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New Federal Rule of Criminal Procedure addresses warrants for tracking devices.

On December 1, 2006, Federal Rule of Criminal Procedure 41 was substantially revised. The modifications set forth the procedure for federal law enforcement officers and agents to obtain, process, and return warrants to install and use tracking devices to include global positioning system (GPS) technology. (1) The new rule does not address whether law enforcement officers need a warrant to install or monitor a tracking device. Whether a warrant is required to install a tracking device, or track a vehicle or other object, revolves around expectations of privacy. If an intrusion into an area where there is a privacy expectation is necessary to install the device, (2) or the vehicle or object will be tracked in an area where one has a privacy expectation, a warrant is required. If there is no such intrusion or tracking the device will not infringe on privacy, a warrant is not required. Agents and officers are encouraged to read the text of the change at Highlights of due changes include the following:

* Rule 41(b)(4) Authority to Issue the Warrant: A magistrate judge in the district where the device will be installed may issue a warrant to install a tracking device. The issuing magistrate judge may authorize tracking in the district where the device will be installed, as well as any other district in which it may travel.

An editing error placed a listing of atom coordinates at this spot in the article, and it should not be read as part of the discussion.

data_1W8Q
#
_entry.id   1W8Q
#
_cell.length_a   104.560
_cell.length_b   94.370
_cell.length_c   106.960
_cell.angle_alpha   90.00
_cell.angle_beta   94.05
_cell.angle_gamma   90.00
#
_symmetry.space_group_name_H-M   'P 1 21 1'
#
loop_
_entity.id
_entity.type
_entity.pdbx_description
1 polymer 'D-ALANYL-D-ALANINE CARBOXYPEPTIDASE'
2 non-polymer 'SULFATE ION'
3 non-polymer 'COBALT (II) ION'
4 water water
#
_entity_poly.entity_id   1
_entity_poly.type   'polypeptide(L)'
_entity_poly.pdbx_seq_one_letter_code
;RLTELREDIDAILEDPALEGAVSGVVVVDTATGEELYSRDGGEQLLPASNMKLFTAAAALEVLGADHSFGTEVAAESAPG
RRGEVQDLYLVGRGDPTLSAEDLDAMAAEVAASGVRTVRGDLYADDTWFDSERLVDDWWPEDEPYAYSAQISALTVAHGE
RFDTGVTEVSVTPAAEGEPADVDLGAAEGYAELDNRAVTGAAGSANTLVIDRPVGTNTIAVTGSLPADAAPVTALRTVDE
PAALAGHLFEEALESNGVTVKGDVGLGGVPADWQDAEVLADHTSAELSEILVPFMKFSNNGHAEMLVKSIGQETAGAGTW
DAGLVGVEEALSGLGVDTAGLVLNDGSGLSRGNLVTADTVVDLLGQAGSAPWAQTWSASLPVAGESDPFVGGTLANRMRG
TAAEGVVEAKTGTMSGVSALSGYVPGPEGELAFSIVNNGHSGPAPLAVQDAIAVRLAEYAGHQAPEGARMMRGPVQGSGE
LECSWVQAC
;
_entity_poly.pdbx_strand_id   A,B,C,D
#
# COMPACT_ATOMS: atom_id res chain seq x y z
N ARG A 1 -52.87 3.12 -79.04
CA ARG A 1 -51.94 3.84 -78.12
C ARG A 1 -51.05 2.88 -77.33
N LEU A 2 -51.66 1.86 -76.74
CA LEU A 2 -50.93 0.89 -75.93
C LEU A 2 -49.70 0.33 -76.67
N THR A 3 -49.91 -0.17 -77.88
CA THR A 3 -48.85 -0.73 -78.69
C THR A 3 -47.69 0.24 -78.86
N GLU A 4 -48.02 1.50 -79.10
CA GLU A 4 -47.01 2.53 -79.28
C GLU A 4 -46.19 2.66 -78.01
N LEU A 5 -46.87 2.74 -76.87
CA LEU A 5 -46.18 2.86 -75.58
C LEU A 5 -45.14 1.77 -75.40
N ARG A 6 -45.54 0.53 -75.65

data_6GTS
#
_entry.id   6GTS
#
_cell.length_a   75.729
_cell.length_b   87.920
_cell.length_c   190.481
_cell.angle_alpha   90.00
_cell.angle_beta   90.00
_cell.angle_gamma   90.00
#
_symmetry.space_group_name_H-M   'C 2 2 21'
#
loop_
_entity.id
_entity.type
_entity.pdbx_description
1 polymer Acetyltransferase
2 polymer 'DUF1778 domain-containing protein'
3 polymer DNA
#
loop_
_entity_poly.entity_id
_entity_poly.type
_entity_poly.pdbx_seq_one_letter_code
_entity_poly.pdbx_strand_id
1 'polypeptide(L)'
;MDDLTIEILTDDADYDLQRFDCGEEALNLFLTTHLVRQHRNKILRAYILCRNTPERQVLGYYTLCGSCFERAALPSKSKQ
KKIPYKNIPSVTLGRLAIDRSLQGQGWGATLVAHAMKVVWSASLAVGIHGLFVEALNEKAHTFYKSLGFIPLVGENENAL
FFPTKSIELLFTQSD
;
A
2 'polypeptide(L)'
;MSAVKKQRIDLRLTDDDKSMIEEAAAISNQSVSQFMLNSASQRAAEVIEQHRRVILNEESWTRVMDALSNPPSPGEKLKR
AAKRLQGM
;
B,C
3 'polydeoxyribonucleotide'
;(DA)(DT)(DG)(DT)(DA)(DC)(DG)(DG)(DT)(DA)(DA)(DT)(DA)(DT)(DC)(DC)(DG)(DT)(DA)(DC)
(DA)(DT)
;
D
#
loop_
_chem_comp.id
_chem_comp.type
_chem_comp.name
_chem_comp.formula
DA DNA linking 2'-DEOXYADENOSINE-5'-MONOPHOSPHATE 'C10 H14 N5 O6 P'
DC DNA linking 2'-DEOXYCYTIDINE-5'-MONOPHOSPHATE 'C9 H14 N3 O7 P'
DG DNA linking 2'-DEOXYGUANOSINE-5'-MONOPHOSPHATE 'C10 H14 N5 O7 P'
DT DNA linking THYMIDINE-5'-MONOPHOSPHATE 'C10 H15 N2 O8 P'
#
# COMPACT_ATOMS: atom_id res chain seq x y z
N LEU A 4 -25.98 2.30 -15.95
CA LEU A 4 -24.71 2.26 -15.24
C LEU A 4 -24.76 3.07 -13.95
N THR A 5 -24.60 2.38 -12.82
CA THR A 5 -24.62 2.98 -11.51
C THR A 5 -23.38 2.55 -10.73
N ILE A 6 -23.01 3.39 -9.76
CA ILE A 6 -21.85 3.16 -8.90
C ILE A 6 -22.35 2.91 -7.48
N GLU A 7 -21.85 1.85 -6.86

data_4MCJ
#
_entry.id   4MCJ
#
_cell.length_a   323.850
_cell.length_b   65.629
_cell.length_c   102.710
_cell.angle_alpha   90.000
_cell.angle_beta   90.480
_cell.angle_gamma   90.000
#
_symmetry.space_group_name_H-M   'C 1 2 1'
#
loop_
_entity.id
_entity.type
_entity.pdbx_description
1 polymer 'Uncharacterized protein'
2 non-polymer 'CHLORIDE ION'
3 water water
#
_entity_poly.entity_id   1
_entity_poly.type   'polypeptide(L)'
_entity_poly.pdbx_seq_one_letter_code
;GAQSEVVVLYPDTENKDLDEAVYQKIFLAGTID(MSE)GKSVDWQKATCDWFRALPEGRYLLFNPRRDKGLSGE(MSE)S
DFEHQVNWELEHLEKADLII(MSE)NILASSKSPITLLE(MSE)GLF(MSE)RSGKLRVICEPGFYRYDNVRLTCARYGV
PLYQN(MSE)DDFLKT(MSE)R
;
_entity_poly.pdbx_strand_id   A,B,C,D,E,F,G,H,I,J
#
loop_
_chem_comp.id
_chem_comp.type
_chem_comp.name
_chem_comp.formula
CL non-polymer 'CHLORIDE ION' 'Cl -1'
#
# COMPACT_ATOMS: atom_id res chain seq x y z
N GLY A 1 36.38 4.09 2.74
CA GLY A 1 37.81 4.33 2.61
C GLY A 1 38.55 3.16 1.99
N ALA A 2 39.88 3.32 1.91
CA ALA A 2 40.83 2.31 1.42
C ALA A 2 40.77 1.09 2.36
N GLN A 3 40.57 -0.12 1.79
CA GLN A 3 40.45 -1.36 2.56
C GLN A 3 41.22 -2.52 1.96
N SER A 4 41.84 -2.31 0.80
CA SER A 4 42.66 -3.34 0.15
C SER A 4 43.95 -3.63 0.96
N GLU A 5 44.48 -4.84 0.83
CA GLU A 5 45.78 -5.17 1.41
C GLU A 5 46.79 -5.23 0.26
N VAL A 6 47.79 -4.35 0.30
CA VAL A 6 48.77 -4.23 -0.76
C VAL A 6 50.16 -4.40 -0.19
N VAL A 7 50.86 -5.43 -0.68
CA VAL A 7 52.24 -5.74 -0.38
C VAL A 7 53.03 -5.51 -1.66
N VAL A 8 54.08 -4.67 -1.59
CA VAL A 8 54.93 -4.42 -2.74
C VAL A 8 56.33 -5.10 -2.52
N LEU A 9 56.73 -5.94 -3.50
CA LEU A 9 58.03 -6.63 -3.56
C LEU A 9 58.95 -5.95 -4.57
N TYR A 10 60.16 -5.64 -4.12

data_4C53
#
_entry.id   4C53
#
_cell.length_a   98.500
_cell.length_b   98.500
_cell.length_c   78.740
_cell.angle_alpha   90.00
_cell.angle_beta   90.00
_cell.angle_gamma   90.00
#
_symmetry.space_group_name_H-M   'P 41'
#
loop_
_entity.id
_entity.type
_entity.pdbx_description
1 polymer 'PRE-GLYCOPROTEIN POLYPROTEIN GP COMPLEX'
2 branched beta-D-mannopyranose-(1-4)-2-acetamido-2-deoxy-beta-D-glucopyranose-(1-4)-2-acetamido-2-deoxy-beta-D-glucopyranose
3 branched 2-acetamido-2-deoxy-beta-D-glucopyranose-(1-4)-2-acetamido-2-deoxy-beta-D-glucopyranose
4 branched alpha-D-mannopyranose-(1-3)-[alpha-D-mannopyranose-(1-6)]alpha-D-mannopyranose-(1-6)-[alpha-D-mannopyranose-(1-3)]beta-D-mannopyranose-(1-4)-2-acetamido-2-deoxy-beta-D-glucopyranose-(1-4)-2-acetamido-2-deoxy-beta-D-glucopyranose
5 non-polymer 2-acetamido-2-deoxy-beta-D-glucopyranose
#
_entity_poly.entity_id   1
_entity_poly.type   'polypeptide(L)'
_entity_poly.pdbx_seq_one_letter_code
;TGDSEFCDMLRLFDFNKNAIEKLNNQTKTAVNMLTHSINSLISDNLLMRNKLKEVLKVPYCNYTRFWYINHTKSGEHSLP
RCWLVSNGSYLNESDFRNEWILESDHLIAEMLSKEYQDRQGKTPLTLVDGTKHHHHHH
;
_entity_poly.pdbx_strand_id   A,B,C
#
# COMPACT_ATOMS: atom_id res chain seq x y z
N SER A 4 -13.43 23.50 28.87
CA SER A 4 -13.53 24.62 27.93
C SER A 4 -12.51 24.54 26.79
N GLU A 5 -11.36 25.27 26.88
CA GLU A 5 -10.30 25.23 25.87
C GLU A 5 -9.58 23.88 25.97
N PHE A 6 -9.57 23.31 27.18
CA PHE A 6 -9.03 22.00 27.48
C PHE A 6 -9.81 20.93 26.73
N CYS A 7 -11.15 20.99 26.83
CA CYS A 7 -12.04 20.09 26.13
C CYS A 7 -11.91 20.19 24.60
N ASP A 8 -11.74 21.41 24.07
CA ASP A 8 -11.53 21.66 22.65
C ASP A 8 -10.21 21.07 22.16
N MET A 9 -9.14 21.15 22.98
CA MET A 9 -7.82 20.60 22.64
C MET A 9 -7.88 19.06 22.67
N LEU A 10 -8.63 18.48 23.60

* Rule 41(e)(2)(B) Contents of the Warrant: The warrant must contain the identity of the person or property to be tracked and that of the magistrate judge to whom the return on the warrant will be made. It also must denote a reasonable period of time that the device may be used, not to exceed 45 days. Other extensions for not more than 45 days may be granted for good cause shown. (3) The warrant must include a command that the device be installed within 10 days or less from the time the warrant is issued and during the daytime unless the magistrate, for good cause shown, authorizes another time, along with a command that there will be a return on the warrant.

* Rule 41(f)(2) Return on Warrant: Within 10 days after use of the device has ended, the officer executing the warrant must make the return to the magistrate judge specified in the warrant. The return must contain the exact dates and times of both installing the device and the period in which it was used. The return must be served on the person who was tracked or whose property was tracked within 10 days after use of the device has ended. (4)

* Rule 41(f)(3) Delays in the Return: Upon request of the government, the magistrate judge may delay providing the notice required by the return.


(1) Title 18, Section 3117, U.S. Code defines a tracking device as an electronic or mechanical device that permits the tracking of the movement of a person or object.

(2) An intrusion may be necessary to reach the vehicle, as when it is parked within curtilage, or to complete an internal GPS installation that would require access to the vehicle's passenger compartment or internal wiring.

(3) If the results of the tracking device thus far disclose evidence of criminal activity, that fact always should be mentioned in the request for an extension.

(4) Any delay in the required notification must be one "authorized by statute." See 18 U.S.C. [section]3103a (2006).

Keith Hodges, a senior instructor in the Legal Division at the Federal Law Enforcement Training Center in Glynco, Georgia, prepared this Legal Brief.
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Title Annotation:Legal Brief
Author:Hodges, Keith
Publication:The FBI Law Enforcement Bulletin
Date:Feb 1, 2007
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